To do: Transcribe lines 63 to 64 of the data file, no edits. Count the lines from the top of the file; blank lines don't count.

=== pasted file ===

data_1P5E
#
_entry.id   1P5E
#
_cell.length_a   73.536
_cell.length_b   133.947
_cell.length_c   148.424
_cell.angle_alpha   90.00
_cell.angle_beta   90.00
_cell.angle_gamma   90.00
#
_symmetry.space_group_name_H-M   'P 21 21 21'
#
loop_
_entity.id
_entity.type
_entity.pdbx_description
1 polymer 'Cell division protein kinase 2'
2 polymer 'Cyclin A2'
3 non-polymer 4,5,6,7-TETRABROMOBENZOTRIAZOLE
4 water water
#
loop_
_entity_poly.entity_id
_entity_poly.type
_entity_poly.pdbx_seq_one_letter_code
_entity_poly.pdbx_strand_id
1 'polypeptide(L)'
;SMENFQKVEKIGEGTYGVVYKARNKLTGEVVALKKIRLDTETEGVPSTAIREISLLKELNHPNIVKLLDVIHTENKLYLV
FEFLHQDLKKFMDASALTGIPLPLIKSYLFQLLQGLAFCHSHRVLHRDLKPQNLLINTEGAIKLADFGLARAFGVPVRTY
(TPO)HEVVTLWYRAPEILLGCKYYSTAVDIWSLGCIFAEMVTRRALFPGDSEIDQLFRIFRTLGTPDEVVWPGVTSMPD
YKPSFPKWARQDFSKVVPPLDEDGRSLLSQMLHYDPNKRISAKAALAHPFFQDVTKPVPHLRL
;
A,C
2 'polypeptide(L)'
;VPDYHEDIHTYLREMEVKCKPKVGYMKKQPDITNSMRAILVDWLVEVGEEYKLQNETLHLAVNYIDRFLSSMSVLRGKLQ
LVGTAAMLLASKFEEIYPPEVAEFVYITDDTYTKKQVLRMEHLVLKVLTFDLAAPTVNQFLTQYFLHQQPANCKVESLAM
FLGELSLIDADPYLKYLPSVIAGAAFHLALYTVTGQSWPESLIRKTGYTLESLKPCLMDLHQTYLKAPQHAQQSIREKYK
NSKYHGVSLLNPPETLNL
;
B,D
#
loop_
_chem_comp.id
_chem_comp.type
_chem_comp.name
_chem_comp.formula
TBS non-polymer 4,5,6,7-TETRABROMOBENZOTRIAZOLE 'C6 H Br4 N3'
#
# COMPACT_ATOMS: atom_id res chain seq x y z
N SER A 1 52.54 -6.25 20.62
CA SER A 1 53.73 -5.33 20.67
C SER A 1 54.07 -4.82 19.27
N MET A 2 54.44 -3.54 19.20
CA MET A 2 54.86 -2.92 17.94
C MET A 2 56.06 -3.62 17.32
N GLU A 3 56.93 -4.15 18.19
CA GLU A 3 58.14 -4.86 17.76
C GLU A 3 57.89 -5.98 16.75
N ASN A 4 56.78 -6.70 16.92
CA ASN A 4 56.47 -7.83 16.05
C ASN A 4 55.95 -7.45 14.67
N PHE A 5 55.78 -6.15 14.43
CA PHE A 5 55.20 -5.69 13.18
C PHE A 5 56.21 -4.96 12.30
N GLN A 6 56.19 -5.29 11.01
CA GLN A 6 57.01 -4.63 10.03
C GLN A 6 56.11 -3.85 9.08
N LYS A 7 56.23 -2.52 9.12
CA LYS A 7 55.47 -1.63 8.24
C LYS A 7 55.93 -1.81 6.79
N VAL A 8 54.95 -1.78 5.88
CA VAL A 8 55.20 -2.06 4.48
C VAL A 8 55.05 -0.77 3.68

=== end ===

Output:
N PHE A 5 55.78 -6.15 14.43
CA PHE A 5 55.20 -5.69 13.18